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2018 Book Discussions > 2666 - (2) The Part About Amolfitano (spoilers allowed) (Mar 2018)

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Hugh (bodachliath) | 2713 comments Mod
This is the spoiler thread for the second part of the book. Spoilers are fine but please do not discuss the last three parts here.

We met Amolfitano in the first part and this short part tells us more about his life. The critics of the first part do not reappear and nor does Archimboldi.

Dianne | 210 comments This was a strange part to the book with a strange ending. I find it a bit disconcerting that the two main female characters we have been introduced to so far, Norton and Lola, both seem to have some kind of mental disturbance, although it is markedly more pronounced for Lola! She abandons Amolfitano and her son and he takes it with the same cavalier attitude that the three men do to Norton's affection swapping in the first section. Lola really does seem to be insane, and it was sad that she just came back for a brief visit to see her daughter. Meanwhile, towards the end of the section it is Amolfitano who seems to unravel mentally, and even his young daughter is painfully aware of it. I found the many references to philosophers interesting - I wonder if Bolano had studied all of them and some of the more obscure names I will have to look up!

message 3: by Hugh (last edited Mar 26, 2018 02:30AM) (new) - rated it 5 stars

Hugh (bodachliath) | 2713 comments Mod
There are all sorts of references to real people in this book. Like Pynchon, Bolaño seems to be very well read in many fields...

Dianne | 210 comments I think you could spend days just discussing the meaning of the philosopher diagrams in this section!

LindaJ^ (lindajs) | 2353 comments This part was so different from part 1. I think that it and the next part work well together.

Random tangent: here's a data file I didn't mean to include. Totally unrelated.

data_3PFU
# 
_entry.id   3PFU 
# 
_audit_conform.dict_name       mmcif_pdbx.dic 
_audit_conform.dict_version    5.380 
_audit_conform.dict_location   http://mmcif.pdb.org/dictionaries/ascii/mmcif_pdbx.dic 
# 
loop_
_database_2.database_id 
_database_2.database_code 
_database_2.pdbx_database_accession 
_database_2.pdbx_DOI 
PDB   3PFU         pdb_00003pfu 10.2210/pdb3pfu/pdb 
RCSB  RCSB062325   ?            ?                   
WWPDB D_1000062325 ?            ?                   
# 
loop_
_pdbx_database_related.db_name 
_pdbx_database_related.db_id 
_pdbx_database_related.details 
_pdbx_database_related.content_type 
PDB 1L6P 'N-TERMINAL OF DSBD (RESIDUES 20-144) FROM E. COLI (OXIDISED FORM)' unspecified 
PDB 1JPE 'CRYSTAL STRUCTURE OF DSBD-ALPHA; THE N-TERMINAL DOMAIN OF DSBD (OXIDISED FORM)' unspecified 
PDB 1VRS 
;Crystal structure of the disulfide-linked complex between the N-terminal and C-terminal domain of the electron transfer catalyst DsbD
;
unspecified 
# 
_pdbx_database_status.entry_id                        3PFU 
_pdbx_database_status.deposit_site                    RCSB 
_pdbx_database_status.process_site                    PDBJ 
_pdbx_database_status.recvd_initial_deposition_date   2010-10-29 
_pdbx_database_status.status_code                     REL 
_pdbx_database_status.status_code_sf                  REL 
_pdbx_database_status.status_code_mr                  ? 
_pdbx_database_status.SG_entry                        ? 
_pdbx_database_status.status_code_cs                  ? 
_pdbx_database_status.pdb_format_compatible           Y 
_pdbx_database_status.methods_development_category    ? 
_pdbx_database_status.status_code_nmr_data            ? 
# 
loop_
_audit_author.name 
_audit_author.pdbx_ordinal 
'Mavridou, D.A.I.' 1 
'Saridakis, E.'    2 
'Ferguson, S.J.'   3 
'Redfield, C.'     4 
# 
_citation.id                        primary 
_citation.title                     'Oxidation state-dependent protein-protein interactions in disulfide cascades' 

message 6: by Neil (last edited Apr 09, 2018 08:14AM) (new) - rated it 5 stars

Neil | 309 comments I've just finished this part. I didn't understand it all, but I loved it!

Is Amolfitano gradually going mad or is he breaking free? Or perhaps he is doing both?

It is so very different to Part 1 that I am really intrigued by what Part 3 will bring. For me, this is shaping up a bit like a David Lynch movie. It starts sort of normal but with undercurrents of darkness. Then it takes a wild turn into weirdness. And I'm pretty sure there's violence coming (I know there's a long section detailing murders).

LindaJ^ (lindajs) | 2353 comments I love your description "starts sort of normal but with undercurrents of darkness, [t]hen it takes a wild turn into weirdness." That captures the first too parts so well.

Neil | 309 comments Interesting comments, Sunita. My comments about the differences between Part 1 and Part 2 were more about the style than about whether they fit well together, although there is a clear change from the critics to Amalfitano. Part 1 feels a lot more straightforward in style than Part 2 which feels, as I said, very "David Lynch" to me. In fact, Parts 1 & 2 together reminded me of Lynch's Lost Highway which starts of reasonably normal and then veers of into weird-land. This book isn't quite so weird, but has a similar feel to me.

Your comments about Part 2 seem to be based on a knowledge of what is coming up in Parts 3 and 4. I am reading the book with absolutely no knowledge of how it shapes up. In retrospect, having now almost finished Part 4, I can agree with you. But I think that some of the connectivity between parts is only obvious when you have read the later parts.

Suki St Charles (goodreadscomsuki_stcharles) | 23 comments After finishing Part 2, I get the feeling that a lot of it passed right over my head. I'm starting to think that this may be one of those books that, as I read farther, I will find myself flipping back through earlier sections, trying to make connections.

I still don't have any feelings for Amalfitano one way or the other. There seems to be a lot of dark foreshadowing surrounding Rosa-- every time she leaves the house and her father hears her footsteps heading toward the bus stop, he also hears a car engine start up. That gave me the creeps. There are also mentions in both Parts 1 and 2 about young girls' bodies being found.